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  • Our clients expect us to know precisely what they want and expect of our products. Not the bare minimum, or a bit here and there, but absolute chapter and verse. Using their knowledge and experience, a good technology vendor can acquire a thorough understanding of a firm’s day-to-day operations relatively quickly. However, not every facet of the business of wealth management can be so readily quantified or absorbed—a prime example being regulation.

    Regulation is a moveable feast

    For wealth managers, regulation looms large and is ever present in all departments; it demands constant attention, consumes resources and is never actually finalised. No matter how capable a digital platform­ may be, interpreting new and sometimes ambiguous rules and directives as they evolve, and assessing the consequences of their implementation, is not its forte. You need people to do that.

    Client and vendor: in it together

    Service providers should be willing and able to offer informed and reliable support to their clients to help them deal with the regulatory issues they face. To provide sound advice on regulatory issues, the vendor must keep abreast of written guidance. That involves studying ESMA’s technical specifications, the FCA’s discussion and consultation papers, TISA’s research and PIMFA’s ‘bibles’ and maintaining a regular dialogue with clients.

    Information gathering through client gatherings 

    The most valuable contributors in the regulatory assessment process are those directly affected by it. Through client forums, service providers can agree with users of their systems how those systems need to behave—even when the regulation is unclear or yet to be finalised. By bringing together those who are responsible for running operations in different firms, insights emerge that would otherwise be overlooked. That information can then be disseminated across the software company’s client base to help system users stay operationally ready and prepared for whatever’s coming next.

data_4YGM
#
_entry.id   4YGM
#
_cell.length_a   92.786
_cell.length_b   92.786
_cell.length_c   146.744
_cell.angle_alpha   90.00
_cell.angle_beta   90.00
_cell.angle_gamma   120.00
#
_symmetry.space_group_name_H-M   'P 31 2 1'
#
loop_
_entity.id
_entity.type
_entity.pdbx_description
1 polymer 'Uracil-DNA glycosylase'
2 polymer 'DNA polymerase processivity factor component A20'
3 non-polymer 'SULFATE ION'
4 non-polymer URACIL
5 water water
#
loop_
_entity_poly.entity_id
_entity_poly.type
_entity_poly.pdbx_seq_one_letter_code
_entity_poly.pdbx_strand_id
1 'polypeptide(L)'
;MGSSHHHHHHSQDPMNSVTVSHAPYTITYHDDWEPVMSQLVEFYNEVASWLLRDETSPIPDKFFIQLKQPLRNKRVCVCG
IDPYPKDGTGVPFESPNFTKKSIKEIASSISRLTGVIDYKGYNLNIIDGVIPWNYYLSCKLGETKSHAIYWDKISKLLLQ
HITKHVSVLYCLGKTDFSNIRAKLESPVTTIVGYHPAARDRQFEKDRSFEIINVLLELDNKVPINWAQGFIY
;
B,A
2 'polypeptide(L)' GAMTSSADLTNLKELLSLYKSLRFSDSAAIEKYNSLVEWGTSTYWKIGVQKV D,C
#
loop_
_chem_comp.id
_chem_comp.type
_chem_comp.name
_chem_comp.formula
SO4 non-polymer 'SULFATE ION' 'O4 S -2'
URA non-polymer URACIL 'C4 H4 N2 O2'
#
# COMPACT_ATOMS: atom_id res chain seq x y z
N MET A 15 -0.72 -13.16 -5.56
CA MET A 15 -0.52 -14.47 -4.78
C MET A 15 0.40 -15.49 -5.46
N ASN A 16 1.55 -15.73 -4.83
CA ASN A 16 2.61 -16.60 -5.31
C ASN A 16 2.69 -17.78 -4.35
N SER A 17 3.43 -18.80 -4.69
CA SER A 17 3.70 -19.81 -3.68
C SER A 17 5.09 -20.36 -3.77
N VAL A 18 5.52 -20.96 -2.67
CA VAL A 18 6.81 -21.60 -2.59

Turning regulation to your advantage

    MiFID’s end of year reporting requirement is a prime example of how regulation can be used to gain a strategic advantage. Some wealth managers will see the obligation as nothing more than a box ticking exercise, whereas their more enlightened counterparts will use the occasion to engage with their clients—providing their service provider can source, generate and disclose reporting data that is informative, accurate and useful for their clients. 

    So, is your technology provider as involved in regulation as you are? And if not, why not?

    This blog post is based on Andrew’s recent talk at Compeer’s annual compliance conference – ‘preparing for the inevitable’ – held in London earlier this month, the conference disclosed findings from research conducted by Compeer and sponsored by JHC, based on interviews with more than thirty senior level risk and compliance staff, who oversee approximately £173bn of UK wealth management assets.